Scientists have announced that for the first time, they have determined the precise atomic structure of the Hepatitis A virus. In an unprecedented step forward, a team of scientists from Beijing and Oxford have been able to map the exact construction of Hepatitis A, down to the individual atoms. This new finding is a considerable advance for research into Hep A, one of the most resilient and difficult to control viruses and more broadly for our understanding of the virus world. The findings are published today, in the publication Nature.

Despite an existing vaccine, Hep A continues to infect 1.4 million people every year. It causes infection of the liver and symptoms can include diarrhoea, vomiting, yellow skin, fever, and abdominal pain. These findings are particularly significant due to the unique qualities of the virus. Hep A is particularly hardy unlike other viruses in the picornavirus family, which includes polio and the common cold. Hep A is able to withstand remarkably high temperatures and remain stable in hostile environments, making it difficult to control infection. It also has a unique, enveloped form, allowing it to shroud itself in the host membrane, making it harder for the body’s immune system to detect.

This discovery is ground-breaking in terms of what it reveals about the history and evolution of viruses. The findings suggest that Hep A may be the evolutionary ‘missing link’ between picornaviruses, which infect humans and animals, and some insect viruses.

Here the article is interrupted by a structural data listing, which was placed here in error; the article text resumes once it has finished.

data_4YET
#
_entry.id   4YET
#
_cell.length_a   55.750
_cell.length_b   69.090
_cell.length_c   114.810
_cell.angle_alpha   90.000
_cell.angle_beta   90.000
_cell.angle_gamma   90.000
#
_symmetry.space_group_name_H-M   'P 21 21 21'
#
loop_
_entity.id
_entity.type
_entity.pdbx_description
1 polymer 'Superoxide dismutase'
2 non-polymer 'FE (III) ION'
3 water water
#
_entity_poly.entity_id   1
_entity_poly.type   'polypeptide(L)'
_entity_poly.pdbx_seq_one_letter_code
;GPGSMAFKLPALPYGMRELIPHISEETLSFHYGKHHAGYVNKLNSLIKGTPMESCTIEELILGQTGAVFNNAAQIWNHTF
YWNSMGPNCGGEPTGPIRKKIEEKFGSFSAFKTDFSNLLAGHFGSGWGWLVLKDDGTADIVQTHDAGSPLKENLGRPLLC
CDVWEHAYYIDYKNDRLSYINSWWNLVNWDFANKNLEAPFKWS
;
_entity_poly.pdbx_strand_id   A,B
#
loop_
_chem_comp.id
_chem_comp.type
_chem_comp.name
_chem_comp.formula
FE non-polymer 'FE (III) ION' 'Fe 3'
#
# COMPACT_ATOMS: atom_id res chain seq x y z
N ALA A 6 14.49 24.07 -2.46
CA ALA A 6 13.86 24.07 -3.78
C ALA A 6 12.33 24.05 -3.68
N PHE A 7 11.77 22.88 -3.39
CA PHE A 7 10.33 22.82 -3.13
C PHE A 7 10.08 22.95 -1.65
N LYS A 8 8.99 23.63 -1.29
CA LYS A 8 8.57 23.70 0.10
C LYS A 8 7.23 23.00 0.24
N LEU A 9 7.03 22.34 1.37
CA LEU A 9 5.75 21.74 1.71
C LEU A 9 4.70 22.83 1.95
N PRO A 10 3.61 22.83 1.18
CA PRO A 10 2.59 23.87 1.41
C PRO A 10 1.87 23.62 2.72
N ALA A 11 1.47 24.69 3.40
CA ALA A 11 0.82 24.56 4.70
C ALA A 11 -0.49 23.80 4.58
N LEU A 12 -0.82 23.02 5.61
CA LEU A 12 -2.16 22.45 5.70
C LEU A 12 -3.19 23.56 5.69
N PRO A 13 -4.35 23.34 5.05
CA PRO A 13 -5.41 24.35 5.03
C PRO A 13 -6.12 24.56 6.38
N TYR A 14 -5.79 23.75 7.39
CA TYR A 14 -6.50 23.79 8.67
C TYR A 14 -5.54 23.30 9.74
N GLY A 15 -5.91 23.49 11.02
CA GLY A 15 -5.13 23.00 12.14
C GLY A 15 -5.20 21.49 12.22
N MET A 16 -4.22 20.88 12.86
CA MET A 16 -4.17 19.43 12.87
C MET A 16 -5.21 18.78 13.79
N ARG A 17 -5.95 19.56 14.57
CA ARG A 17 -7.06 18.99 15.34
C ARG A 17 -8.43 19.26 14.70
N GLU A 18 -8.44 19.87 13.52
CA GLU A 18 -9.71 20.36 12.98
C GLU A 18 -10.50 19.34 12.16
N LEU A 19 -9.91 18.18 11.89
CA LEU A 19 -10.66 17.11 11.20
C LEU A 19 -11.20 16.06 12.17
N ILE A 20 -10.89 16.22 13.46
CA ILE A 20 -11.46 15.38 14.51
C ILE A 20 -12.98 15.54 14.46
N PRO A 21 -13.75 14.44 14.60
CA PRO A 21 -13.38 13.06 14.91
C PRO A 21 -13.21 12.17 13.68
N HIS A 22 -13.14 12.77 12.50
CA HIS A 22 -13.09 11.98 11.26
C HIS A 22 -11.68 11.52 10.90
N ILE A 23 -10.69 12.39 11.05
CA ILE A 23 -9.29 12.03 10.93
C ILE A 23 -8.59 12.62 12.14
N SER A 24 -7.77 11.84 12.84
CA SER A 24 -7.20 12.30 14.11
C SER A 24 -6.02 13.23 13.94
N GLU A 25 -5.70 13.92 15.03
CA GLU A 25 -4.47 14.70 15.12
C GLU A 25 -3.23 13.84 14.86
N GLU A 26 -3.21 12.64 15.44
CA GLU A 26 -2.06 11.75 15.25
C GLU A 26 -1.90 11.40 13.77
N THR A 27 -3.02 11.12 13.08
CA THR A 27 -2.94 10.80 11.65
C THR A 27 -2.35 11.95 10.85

By scrutinising the atomic structure of the virus, the team from the University of Oxford identified that Hep A possesses characteristics of both ancient insect viruses and modern human viruses such as polio. The methods by which it infects host cells, the very limited range of cells in which it thrives and the sheer stability of Hepatitis A all point towards it having somehow become stuck along the evolutionary trail. Where other viruses in the same picornavirus family developed into the structures we know today, Hepatitis A has remained forever frozen between the old and the new.

Hep A has proved difficult to study in the past. Using the advanced X-ray techniques at the UK’s synchrotron science facility, Diamond Light Source, scientists were able to study the virgech_0001_0002_0_img0129us at an atomic level. Diamond Light Source, is the UK’s national synchrotron, a giant x-ray machine the size of Wembley Stadium. It is the largest science machine the UK has ever built and produces a light 10 billion times brighter than the sun. 3,500 scientists and industry users from the UK and across the world, visit the synchrotron every year, to carry out cutting-edge scientific research.